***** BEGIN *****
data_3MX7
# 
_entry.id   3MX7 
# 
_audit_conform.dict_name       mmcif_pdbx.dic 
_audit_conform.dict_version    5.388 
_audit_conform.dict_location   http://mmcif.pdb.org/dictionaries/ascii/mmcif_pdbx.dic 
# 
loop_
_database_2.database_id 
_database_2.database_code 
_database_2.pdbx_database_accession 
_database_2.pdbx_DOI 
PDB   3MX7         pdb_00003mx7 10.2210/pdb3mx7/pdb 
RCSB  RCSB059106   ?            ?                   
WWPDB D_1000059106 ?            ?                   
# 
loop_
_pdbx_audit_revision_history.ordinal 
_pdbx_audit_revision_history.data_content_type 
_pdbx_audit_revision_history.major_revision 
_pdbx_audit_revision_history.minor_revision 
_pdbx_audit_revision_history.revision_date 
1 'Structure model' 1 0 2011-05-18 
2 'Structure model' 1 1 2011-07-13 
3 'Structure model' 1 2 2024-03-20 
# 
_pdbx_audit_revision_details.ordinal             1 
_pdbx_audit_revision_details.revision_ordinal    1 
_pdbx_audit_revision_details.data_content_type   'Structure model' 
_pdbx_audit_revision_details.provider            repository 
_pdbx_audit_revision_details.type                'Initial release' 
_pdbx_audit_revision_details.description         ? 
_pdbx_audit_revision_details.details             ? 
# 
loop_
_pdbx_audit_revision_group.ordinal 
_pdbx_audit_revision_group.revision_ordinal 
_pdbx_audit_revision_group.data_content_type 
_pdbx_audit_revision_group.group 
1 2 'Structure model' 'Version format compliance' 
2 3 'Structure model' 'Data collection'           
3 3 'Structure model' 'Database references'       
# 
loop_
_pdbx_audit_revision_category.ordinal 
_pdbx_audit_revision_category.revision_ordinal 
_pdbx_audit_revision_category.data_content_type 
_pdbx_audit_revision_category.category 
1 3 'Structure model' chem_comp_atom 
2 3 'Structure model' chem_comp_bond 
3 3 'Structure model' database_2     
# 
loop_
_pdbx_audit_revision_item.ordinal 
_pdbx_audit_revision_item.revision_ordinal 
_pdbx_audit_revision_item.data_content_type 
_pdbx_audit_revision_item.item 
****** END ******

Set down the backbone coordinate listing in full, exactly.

data_3MX7
# 
_entry.id   3MX7 
# 
_audit_conform.dict_name       mmcif_pdbx.dic 
_audit_conform.dict_version    5.388 
_audit_conform.dict_location   http://mmcif.pdb.org/dictionaries/ascii/mmcif_pdbx.dic 
# 
loop_
_database_2.database_id 
_database_2.database_code 
_database_2.pdbx_database_accession 
_database_2.pdbx_DOI 
PDB   3MX7         pdb_00003mx7 10.2210/pdb3mx7/pdb 
RCSB  RCSB059106   ?            ?                   
WWPDB D_1000059106 ?            ?                   
# 
loop_
_pdbx_audit_revision_history.ordinal 
_pdbx_audit_revision_history.data_content_type 
_pdbx_audit_revision_history.major_revision 
_pdbx_audit_revision_history.minor_revision 
_pdbx_audit_revision_history.revision_date 
1 'Structure model' 1 0 2011-05-18 
2 'Structure model' 1 1 2011-07-13 
3 'Structure model' 1 2 2024-03-20 
# 
_pdbx_audit_revision_details.ordinal             1 
_pdbx_audit_revision_details.revision_ordinal    1 
_pdbx_audit_revision_details.data_content_type   'Structure model' 
_pdbx_audit_revision_details.provider            repository 
_pdbx_audit_revision_details.type                'Initial release' 
_pdbx_audit_revision_details.description         ? 
_pdbx_audit_revision_details.details             ? 
# 
loop_
_pdbx_audit_revision_group.ordinal 
_pdbx_audit_revision_group.revision_ordinal 
_pdbx_audit_revision_group.data_content_type 
_pdbx_audit_revision_group.group 
1 2 'Structure model' 'Version format compliance' 
2 3 'Structure model' 'Data collection'           
3 3 'Structure model' 'Database references'       
# 
loop_
_pdbx_audit_revision_category.ordinal 
_pdbx_audit_revision_category.revision_ordinal 
_pdbx_audit_revision_category.data_content_type 
_pdbx_audit_revision_category.category 
1 3 'Structure model' chem_comp_atom 
2 3 'Structure model' chem_comp_bond 
3 3 'Structure model' database_2     
# 
loop_
_pdbx_audit_revision_item.ordinal 
_pdbx_audit_revision_item.revision_ordinal 
_pdbx_audit_revision_item.data_content_type 
_pdbx_audit_revision_item.item 